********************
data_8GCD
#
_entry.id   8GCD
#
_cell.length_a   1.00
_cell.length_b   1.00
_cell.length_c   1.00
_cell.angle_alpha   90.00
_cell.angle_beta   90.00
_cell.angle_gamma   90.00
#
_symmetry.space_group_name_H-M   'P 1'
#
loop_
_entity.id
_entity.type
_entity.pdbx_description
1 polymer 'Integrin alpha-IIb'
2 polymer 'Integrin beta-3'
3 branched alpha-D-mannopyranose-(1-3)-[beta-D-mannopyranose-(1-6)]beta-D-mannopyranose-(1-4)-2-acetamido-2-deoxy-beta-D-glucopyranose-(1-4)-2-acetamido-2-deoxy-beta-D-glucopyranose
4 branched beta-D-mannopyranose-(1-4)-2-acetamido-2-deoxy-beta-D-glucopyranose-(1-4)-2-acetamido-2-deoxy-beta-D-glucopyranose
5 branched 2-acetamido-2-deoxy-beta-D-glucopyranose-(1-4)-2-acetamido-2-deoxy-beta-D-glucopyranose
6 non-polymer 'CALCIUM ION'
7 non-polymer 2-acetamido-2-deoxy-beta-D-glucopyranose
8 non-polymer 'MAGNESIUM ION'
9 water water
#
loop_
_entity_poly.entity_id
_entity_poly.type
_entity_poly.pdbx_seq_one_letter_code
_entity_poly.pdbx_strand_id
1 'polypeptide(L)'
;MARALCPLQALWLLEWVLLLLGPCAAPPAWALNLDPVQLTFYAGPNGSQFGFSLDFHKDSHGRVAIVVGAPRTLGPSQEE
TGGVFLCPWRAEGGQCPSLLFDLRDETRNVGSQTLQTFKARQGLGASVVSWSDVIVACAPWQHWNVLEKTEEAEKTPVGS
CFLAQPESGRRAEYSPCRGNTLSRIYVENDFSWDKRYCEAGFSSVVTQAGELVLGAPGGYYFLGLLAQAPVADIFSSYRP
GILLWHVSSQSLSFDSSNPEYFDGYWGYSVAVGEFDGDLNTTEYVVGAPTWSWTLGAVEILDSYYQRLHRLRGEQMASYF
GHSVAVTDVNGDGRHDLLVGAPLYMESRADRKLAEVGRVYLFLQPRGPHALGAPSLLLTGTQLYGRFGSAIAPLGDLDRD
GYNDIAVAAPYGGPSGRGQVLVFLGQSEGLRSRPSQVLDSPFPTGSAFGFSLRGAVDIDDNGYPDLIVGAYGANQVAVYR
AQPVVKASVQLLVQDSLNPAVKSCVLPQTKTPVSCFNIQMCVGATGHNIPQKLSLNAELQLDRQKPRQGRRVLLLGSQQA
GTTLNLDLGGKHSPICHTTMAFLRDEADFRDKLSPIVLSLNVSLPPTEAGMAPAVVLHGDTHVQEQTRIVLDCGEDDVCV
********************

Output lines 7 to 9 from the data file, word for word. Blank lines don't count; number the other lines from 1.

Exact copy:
_cell.length_c   1.00
_cell.angle_alpha   90.00
_cell.angle_beta   90.00